The culture of medicine has also perpetuated this “physician-as-machine” myth. When do medical students or doctors ever have time to slow down and really think more deeply about the decisions they are making? The reality is that physicians are placed under an incredible amount of stress by the structural circumstances surrounding them, including hospital administration, insurance companies, and of course the legal system, and by the predominant culture of medical practice, which tends to be focused on extremely hard work, extremely long hours, and an incredible degree of personal sacrifice. The demands on doctors are almost unimaginable sometimes and to think that we can then expect them to be able to take a step back and think more carefully about their decisions when they haven’t slept in 36 hours is not reasonable. Yet not to do so makes the doctor prone to ignore his or her emotions and not realize that some decisions are based on biases that do not fit the evidence.

So what do we do now? Our first step of course is to recognize that, even with all the research cited above, most of us still operate under the assumption that physicians are objective machines who religiously consume and follow medical guidelines and scientific data. This is, of course, wrong and must be recognized. The next step will be to implement systemic changes that can to change the culture of medicine from one that relies upon people to be perfectly objective and unbiased in all circumstances to one that recognizes, appreciates, and makes concessions to the human side of healthcare delivery. That does not mean we want to encourage doctors to make decisions that are contrary to scientific evidence. Rather, it means we want them and us to acknowledge that doctors too are driven by emotions, emotions that must be recognized and sorted out in the process of deciding what a patient needs.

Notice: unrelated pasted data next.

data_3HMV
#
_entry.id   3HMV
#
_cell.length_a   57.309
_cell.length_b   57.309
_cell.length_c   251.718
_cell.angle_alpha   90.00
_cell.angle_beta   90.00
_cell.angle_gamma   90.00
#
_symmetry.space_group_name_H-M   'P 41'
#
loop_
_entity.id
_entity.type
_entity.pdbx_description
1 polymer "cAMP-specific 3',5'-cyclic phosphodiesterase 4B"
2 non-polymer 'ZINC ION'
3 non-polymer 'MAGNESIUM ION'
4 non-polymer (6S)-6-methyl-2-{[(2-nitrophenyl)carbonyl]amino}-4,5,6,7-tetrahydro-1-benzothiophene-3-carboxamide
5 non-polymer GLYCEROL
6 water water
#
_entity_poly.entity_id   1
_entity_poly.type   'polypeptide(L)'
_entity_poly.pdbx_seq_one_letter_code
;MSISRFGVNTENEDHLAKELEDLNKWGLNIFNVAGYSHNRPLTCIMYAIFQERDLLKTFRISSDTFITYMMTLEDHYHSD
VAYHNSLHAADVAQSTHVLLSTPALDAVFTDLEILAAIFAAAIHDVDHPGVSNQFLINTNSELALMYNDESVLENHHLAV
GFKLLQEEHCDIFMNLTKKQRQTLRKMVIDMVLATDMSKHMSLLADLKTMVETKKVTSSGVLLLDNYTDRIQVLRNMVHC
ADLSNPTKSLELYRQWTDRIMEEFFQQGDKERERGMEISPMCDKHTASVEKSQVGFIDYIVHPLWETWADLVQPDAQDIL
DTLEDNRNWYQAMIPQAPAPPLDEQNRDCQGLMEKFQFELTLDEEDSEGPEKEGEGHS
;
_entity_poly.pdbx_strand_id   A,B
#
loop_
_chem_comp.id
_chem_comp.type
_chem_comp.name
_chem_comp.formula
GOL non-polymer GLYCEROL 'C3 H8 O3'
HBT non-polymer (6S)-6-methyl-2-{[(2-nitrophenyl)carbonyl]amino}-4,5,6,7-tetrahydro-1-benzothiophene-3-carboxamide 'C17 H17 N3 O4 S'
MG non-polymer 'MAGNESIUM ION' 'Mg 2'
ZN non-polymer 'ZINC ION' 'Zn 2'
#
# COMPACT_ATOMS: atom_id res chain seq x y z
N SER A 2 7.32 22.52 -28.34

In the next piece in this series, we will lay out a number of solutions to this problem and begin to chart a way forward. In the meantime, we’d love to hear your thoughts as always. Are you a physician? Have you ever been reluctant to change your practice based on new guidelines? Do you notice this reluctance in your colleagues? Have you ever felt pressured by a patient to do something you didn’t think was medically indicated? What did you do? Comment below or contact us here.